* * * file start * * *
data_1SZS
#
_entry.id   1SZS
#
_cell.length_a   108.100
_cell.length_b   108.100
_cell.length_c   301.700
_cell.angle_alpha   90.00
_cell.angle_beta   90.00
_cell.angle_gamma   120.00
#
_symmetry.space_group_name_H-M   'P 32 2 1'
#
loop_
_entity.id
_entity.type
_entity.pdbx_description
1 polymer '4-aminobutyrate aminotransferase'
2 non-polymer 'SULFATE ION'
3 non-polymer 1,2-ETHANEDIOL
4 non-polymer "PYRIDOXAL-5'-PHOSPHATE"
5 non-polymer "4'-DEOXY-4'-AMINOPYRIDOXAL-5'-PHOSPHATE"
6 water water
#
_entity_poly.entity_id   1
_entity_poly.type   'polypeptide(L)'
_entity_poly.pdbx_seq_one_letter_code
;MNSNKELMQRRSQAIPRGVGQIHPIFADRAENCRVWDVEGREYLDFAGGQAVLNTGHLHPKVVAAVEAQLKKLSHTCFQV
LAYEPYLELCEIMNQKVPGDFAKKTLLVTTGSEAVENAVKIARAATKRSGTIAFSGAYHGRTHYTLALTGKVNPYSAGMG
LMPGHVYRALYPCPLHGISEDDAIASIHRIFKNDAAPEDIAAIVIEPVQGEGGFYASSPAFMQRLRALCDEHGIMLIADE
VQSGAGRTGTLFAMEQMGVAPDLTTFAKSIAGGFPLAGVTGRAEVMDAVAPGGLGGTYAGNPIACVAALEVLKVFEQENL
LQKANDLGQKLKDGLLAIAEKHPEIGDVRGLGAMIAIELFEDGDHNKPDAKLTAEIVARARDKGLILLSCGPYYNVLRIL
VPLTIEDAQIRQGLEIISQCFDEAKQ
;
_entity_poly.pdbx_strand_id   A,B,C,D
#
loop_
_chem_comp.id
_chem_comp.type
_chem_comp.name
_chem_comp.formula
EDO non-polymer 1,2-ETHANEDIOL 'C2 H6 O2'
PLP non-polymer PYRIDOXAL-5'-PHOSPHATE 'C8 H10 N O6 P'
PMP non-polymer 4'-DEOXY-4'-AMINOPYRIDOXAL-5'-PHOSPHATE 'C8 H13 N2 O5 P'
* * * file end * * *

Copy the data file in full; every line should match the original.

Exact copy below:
data_1SZS
#
_entry.id   1SZS
#
_cell.length_a   108.100
_cell.length_b   108.100
_cell.length_c   301.700
_cell.angle_alpha   90.00
_cell.angle_beta   90.00
_cell.angle_gamma   120.00
#
_symmetry.space_group_name_H-M   'P 32 2 1'
#
loop_
_entity.id
_entity.type
_entity.pdbx_description
1 polymer '4-aminobutyrate aminotransferase'
2 non-polymer 'SULFATE ION'
3 non-polymer 1,2-ETHANEDIOL
4 non-polymer "PYRIDOXAL-5'-PHOSPHATE"
5 non-polymer "4'-DEOXY-4'-AMINOPYRIDOXAL-5'-PHOSPHATE"
6 water water
#
_entity_poly.entity_id   1
_entity_poly.type   'polypeptide(L)'
_entity_poly.pdbx_seq_one_letter_code
;MNSNKELMQRRSQAIPRGVGQIHPIFADRAENCRVWDVEGREYLDFAGGQAVLNTGHLHPKVVAAVEAQLKKLSHTCFQV
LAYEPYLELCEIMNQKVPGDFAKKTLLVTTGSEAVENAVKIARAATKRSGTIAFSGAYHGRTHYTLALTGKVNPYSAGMG
LMPGHVYRALYPCPLHGISEDDAIASIHRIFKNDAAPEDIAAIVIEPVQGEGGFYASSPAFMQRLRALCDEHGIMLIADE
VQSGAGRTGTLFAMEQMGVAPDLTTFAKSIAGGFPLAGVTGRAEVMDAVAPGGLGGTYAGNPIACVAALEVLKVFEQENL
LQKANDLGQKLKDGLLAIAEKHPEIGDVRGLGAMIAIELFEDGDHNKPDAKLTAEIVARARDKGLILLSCGPYYNVLRIL
VPLTIEDAQIRQGLEIISQCFDEAKQ
;
_entity_poly.pdbx_strand_id   A,B,C,D
#
loop_
_chem_comp.id
_chem_comp.type
_chem_comp.name
_chem_comp.formula
EDO non-polymer 1,2-ETHANEDIOL 'C2 H6 O2'
PLP non-polymer PYRIDOXAL-5'-PHOSPHATE 'C8 H10 N O6 P'
PMP non-polymer 4'-DEOXY-4'-AMINOPYRIDOXAL-5'-PHOSPHATE 'C8 H13 N2 O5 P'